David Gulpilil—co-star of Walkabout and The Last Wave, de rigueur cast member in arty and ambitious movies about the Australian landscape—has one of the most independent screen presences in all of moviedom. Moving with natural confidence, the wiry Aboriginal dancer-turned-actor never gives the impression that he is playing for an audience; instead, it’s up to the camera to figure out what’s going on. He has the kind of arcing guffaw that always makes it sound like he is laughing only to himself.

This air of independence gets put to superb use in Charlie’s Country, the new film from Rolf De Heer, who previously collaborated with Gulpilil on The Tracker and Ten Canoes. Gulpilil, who co-wrote the script with the director, stars as Charlie, a rascally, sixtysomething resident of an Aboriginal reserve in Australia’s Northern Territory. Like Ten Canoes—which was set in the same area, but before Western contact—the movie is distinguished by its graceful camera movement and fluid sense of narrative, sliding from one self-contained episode into another: Charlie goes hunting, Charlie steals a police car, Charlie decides to go back to the old ways, Charlie joins a community of homeless drunks, and so on and so forth.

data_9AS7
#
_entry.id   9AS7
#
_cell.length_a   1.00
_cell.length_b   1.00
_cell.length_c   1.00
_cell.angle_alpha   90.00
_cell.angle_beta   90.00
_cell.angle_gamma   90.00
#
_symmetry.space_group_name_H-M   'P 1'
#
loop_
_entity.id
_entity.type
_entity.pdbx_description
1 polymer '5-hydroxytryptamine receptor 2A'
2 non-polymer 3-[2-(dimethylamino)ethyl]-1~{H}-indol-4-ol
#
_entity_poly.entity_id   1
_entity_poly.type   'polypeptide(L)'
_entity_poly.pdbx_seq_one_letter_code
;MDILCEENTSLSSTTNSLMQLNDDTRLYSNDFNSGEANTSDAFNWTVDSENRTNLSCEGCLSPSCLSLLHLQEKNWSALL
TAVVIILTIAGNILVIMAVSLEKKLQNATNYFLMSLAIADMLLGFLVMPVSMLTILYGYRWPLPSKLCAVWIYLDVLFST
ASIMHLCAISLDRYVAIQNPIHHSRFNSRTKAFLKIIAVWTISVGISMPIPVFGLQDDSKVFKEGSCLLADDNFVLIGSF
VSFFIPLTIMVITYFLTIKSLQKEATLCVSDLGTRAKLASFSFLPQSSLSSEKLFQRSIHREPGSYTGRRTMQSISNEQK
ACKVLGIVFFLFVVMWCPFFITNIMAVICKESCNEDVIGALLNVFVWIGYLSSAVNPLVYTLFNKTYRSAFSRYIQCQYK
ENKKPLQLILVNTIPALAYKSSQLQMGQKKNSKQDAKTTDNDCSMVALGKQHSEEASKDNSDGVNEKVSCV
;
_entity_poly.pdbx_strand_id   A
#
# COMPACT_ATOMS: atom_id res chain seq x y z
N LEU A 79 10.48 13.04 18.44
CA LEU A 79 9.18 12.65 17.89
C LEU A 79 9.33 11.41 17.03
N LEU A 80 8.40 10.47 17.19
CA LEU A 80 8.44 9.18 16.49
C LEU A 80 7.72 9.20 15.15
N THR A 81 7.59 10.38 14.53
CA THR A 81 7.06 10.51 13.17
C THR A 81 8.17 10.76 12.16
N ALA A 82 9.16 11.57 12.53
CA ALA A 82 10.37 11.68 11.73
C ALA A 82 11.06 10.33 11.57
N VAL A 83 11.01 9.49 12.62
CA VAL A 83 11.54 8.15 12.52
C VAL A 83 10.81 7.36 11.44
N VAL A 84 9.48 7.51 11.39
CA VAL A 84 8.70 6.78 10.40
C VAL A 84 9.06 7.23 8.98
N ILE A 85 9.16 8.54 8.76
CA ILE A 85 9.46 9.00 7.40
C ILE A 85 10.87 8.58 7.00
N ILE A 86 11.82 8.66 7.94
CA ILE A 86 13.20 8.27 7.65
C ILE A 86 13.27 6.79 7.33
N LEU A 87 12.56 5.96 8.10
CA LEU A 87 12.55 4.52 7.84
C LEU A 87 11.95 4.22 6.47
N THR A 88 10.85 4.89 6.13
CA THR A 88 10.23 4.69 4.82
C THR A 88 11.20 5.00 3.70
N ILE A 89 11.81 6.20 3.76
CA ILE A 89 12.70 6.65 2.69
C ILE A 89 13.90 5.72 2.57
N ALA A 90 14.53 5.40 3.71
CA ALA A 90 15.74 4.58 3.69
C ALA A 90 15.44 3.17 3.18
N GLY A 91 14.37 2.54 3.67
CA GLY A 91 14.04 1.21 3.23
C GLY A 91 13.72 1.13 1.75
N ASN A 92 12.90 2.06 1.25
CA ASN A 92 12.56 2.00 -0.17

It plays like a daily comic strip or a series of silent-era one-reelers, with Charlie sometimes joined by his buddy Black Pete (producer Peter Djigirr) or antagonized by clueless white policeman Luke (Luke Ford). What it adds up to is a broadly drawn, but thoughtful, tragicomic vision of impoverished indigenous life, with allusions to Gulpilil’s background as a dancer and his public struggles with alcoholism. De Heer works in understated audiovisual gags: a buffalo hunt that happens entirely off-camera, playing out as dialogue and sound effects over a shot of swaying woodland; Charlie and Black Pete caught by cops with a water buffalo strapped to the hood of their truck; local men hanging out and drinking beer at the edge of the reserve’s alcohol-free zone.

Part of the movie’s mischievous charm lies in De Heer and cinematographer Ian Jones’ sophisticated use of Steadicam, which moves almost exclusively with Charlie, often seemingly in a struggle to keep up with his brisk, determined walk. It taps into the immediacy of Gulpilil’s performance, whether he’s baking a barramundi in a pile of cinders, sneaking around a hospital, or delivering a non-verbal punchline. (Gulpilil’s sharpy, raspy “Naaah…” is a thing of aural beauty.) This special relationship—the camera seemingly of a wavelength with an actor so often typecast as ambiguous or opaque—takes on a dimension of sadness in an extended section that finds Charlie in prison, unrecognizable to his friends without his beard and long curly hair. The walls and corridors seem to imprison the camera, too; its loose, limber style gives way to angular compositions, and a viewer begins to feel the loss of freedom in the edges of the frame.

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